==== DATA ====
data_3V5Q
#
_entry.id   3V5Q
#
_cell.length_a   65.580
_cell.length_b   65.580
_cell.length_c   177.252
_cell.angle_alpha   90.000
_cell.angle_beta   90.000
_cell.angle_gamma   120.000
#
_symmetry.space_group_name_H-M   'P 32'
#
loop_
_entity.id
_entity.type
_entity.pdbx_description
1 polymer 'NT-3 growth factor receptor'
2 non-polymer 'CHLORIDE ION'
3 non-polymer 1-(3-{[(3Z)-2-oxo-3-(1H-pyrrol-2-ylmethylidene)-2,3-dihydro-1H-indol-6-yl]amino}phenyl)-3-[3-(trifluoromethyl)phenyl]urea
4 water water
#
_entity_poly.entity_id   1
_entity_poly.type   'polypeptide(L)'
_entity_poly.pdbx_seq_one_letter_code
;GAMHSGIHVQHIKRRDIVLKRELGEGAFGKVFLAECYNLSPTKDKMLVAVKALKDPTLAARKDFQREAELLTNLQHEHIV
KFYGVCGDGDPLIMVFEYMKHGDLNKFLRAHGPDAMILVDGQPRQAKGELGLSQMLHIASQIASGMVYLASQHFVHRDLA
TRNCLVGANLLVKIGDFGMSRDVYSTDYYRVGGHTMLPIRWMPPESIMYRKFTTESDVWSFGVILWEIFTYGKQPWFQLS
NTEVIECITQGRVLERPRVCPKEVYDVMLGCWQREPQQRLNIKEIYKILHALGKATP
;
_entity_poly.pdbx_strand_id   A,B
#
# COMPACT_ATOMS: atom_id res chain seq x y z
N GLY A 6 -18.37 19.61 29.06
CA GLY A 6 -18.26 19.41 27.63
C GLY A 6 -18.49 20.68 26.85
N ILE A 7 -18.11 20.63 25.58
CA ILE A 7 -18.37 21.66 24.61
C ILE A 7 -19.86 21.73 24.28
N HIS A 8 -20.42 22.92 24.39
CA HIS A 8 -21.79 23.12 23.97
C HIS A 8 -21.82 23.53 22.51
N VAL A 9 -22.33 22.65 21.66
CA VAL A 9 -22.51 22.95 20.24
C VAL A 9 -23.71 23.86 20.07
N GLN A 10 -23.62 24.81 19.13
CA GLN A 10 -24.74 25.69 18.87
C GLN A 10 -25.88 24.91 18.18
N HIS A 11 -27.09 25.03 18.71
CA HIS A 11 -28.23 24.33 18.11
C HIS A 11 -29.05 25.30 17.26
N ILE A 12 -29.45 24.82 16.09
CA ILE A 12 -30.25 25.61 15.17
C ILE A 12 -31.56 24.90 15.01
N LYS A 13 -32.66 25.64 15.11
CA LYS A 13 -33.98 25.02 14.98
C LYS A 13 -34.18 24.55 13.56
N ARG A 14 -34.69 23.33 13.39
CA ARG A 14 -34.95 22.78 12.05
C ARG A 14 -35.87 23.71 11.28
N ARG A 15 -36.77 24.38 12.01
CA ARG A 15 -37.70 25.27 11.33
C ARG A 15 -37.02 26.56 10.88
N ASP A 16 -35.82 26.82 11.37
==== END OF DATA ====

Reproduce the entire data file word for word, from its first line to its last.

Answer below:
data_3V5Q
#
_entry.id   3V5Q
#
_cell.length_a   65.580
_cell.length_b   65.580
_cell.length_c   177.252
_cell.angle_alpha   90.000
_cell.angle_beta   90.000
_cell.angle_gamma   120.000
#
_symmetry.space_group_name_H-M   'P 32'
#
loop_
_entity.id
_entity.type
_entity.pdbx_description
1 polymer 'NT-3 growth factor receptor'
2 non-polymer 'CHLORIDE ION'
3 non-polymer 1-(3-{[(3Z)-2-oxo-3-(1H-pyrrol-2-ylmethylidene)-2,3-dihydro-1H-indol-6-yl]amino}phenyl)-3-[3-(trifluoromethyl)phenyl]urea
4 water water
#
_entity_poly.entity_id   1
_entity_poly.type   'polypeptide(L)'
_entity_poly.pdbx_seq_one_letter_code
;GAMHSGIHVQHIKRRDIVLKRELGEGAFGKVFLAECYNLSPTKDKMLVAVKALKDPTLAARKDFQREAELLTNLQHEHIV
KFYGVCGDGDPLIMVFEYMKHGDLNKFLRAHGPDAMILVDGQPRQAKGELGLSQMLHIASQIASGMVYLASQHFVHRDLA
TRNCLVGANLLVKIGDFGMSRDVYSTDYYRVGGHTMLPIRWMPPESIMYRKFTTESDVWSFGVILWEIFTYGKQPWFQLS
NTEVIECITQGRVLERPRVCPKEVYDVMLGCWQREPQQRLNIKEIYKILHALGKATP
;
_entity_poly.pdbx_strand_id   A,B
#
# COMPACT_ATOMS: atom_id res chain seq x y z
N GLY A 6 -18.37 19.61 29.06
CA GLY A 6 -18.26 19.41 27.63
C GLY A 6 -18.49 20.68 26.85
N ILE A 7 -18.11 20.63 25.58
CA ILE A 7 -18.37 21.66 24.61
C ILE A 7 -19.86 21.73 24.28
N HIS A 8 -20.42 22.92 24.39
CA HIS A 8 -21.79 23.12 23.97
C HIS A 8 -21.82 23.53 22.51
N VAL A 9 -22.33 22.65 21.66
CA VAL A 9 -22.51 22.95 20.24
C VAL A 9 -23.71 23.86 20.07
N GLN A 10 -23.62 24.81 19.13
CA GLN A 10 -24.74 25.69 18.87
C GLN A 10 -25.88 24.91 18.18
N HIS A 11 -27.09 25.03 18.71
CA HIS A 11 -28.23 24.33 18.11
C HIS A 11 -29.05 25.30 17.26
N ILE A 12 -29.45 24.82 16.09
CA ILE A 12 -30.25 25.61 15.17
C ILE A 12 -31.56 24.90 15.01
N LYS A 13 -32.66 25.64 15.11
CA LYS A 13 -33.98 25.02 14.98
C LYS A 13 -34.18 24.55 13.56
N ARG A 14 -34.69 23.33 13.39
CA ARG A 14 -34.95 22.78 12.05
C ARG A 14 -35.87 23.71 11.28
N ARG A 15 -36.77 24.38 12.01
CA ARG A 15 -37.70 25.27 11.33
C ARG A 15 -37.02 26.56 10.88
N ASP A 16 -35.82 26.82 11.37